Whenever there is a conifer to be trimmed, I make sure that those boughs make their way to the sheep. They love to eat them, and they are a great source of Vitamin C. Another benefit is that the tannins in pine, spruce, etc. have anthelmintic properties, meaning that they have some ability to help keep worms in check. From what little research I could find on the topic, it is similar in potency to garlic, which means it’s primarily good as a preventative measure, not a treatment once infestation sets in. But a little extra prevention is good by me! My research also found no indication of any potential harm to the sheep. So in the end what I have is a tasty treat that they enjoy, and that has the added benefit of a bit of vitamin C and some tannins for a little worm prevention. Hard to go wrong with that!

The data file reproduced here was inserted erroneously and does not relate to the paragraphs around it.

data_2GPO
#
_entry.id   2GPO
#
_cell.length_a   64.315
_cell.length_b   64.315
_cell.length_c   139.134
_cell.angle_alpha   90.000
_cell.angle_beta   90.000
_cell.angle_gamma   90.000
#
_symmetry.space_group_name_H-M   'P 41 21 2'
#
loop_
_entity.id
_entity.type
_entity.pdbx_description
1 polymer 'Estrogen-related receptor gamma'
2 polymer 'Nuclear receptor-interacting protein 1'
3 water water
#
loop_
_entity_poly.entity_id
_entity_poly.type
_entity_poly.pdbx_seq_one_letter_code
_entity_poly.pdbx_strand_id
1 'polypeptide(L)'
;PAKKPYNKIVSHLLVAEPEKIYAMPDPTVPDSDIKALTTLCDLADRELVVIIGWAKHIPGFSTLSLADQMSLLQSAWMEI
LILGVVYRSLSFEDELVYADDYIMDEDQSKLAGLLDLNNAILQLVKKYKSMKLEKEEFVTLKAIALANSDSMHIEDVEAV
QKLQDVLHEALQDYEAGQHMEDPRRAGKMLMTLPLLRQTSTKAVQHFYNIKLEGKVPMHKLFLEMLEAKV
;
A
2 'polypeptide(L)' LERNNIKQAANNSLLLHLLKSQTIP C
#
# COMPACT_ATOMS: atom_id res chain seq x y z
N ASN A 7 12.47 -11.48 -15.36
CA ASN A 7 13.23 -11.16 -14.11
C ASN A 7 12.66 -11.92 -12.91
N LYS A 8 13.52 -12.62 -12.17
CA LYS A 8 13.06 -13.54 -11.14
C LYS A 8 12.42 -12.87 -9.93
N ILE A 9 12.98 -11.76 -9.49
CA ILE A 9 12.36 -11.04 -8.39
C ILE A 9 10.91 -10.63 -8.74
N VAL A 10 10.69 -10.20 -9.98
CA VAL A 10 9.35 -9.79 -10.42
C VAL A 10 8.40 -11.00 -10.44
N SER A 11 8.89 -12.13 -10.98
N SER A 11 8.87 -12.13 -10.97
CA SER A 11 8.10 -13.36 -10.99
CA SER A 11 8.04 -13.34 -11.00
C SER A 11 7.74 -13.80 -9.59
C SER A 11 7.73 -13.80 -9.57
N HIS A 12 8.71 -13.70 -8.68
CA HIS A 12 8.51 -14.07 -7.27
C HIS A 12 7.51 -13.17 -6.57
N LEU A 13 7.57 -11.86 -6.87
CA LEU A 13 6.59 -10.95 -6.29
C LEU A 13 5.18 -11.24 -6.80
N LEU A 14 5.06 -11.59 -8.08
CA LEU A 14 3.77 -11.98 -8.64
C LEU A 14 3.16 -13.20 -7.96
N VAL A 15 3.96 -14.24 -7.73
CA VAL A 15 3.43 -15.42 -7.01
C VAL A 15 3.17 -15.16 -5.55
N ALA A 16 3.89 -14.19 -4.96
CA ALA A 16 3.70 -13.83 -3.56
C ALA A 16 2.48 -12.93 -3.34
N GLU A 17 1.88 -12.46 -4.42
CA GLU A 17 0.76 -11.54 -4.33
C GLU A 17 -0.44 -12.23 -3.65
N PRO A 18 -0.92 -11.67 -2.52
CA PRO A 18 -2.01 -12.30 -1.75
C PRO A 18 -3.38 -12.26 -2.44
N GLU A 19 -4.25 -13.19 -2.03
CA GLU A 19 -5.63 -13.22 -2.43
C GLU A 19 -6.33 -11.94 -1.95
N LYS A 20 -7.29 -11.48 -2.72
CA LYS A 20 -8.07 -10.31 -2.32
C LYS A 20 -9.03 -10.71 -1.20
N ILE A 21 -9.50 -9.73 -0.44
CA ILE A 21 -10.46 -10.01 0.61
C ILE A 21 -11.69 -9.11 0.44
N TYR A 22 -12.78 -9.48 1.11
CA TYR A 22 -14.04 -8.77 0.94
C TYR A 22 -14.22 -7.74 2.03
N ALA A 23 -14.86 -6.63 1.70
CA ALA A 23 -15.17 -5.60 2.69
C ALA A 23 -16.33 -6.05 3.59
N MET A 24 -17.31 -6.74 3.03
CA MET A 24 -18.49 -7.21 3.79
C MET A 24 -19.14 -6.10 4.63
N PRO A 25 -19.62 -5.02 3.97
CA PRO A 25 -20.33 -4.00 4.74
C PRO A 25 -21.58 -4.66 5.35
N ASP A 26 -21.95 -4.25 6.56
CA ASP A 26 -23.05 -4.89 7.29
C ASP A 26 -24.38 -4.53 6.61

1. Ecological Agriculture Projects, McGill University. “CONTROL OF INTERNAL PARASITES IN RUMINANTS.” Oct 28, 2002, 9:57am. http://goatconnection.com/articles/publish/article_55.shtml
2. Short RE, James LF, Panter KE, Staigmiller RB, Bellows RA, Malcolm J, Ford SP. “Effects of feeding ponderosa pine needles during pregnancy: comparative studies with bison, cattle, goats, and sheep.” J Anim Sci. 1992 Nov;70(11):3498-504.